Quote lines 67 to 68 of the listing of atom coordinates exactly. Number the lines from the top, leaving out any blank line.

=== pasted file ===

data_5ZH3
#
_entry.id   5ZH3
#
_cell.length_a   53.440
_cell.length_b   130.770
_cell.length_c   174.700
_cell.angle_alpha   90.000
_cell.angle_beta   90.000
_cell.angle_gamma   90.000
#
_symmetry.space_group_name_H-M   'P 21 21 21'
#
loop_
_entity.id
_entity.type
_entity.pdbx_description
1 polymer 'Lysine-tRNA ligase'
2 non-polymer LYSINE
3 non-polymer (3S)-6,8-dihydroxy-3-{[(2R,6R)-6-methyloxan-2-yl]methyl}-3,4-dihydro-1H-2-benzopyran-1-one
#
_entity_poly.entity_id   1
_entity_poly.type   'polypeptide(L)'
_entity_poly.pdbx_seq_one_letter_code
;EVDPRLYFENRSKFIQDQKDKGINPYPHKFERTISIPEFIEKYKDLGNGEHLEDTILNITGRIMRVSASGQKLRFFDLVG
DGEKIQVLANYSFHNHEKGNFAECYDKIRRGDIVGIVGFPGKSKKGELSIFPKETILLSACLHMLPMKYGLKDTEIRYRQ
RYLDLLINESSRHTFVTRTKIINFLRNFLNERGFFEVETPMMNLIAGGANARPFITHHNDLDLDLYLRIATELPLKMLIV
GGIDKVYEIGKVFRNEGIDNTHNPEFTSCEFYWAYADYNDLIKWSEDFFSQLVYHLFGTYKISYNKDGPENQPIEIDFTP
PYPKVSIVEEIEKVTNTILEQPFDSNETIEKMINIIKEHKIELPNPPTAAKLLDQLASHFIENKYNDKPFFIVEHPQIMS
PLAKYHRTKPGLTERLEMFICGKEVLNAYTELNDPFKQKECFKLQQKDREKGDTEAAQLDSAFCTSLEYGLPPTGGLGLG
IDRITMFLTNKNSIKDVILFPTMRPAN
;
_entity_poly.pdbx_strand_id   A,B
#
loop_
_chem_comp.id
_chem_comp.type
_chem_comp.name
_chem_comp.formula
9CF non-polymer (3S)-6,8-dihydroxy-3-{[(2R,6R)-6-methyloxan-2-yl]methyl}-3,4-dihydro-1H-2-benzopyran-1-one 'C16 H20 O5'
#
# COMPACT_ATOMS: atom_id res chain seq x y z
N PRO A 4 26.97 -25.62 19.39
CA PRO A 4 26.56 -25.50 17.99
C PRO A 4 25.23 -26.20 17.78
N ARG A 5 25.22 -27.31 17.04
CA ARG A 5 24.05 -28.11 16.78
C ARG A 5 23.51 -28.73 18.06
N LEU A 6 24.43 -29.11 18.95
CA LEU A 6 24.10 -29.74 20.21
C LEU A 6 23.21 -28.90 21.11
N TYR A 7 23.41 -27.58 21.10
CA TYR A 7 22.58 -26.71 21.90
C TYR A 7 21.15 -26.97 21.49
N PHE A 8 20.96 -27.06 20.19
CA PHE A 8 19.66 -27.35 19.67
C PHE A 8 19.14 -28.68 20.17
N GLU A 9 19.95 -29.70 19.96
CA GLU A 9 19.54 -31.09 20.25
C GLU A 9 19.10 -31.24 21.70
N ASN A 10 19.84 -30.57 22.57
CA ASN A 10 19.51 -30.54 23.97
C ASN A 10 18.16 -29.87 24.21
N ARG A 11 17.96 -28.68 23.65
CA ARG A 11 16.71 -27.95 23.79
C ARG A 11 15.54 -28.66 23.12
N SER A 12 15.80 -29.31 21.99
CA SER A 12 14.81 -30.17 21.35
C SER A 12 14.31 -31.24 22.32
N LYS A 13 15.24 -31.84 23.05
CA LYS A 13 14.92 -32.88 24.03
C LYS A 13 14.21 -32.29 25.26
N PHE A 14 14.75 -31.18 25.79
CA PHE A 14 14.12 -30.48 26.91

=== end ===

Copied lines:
N SER A 12 15.80 -29.31 21.99
CA SER A 12 14.81 -30.17 21.35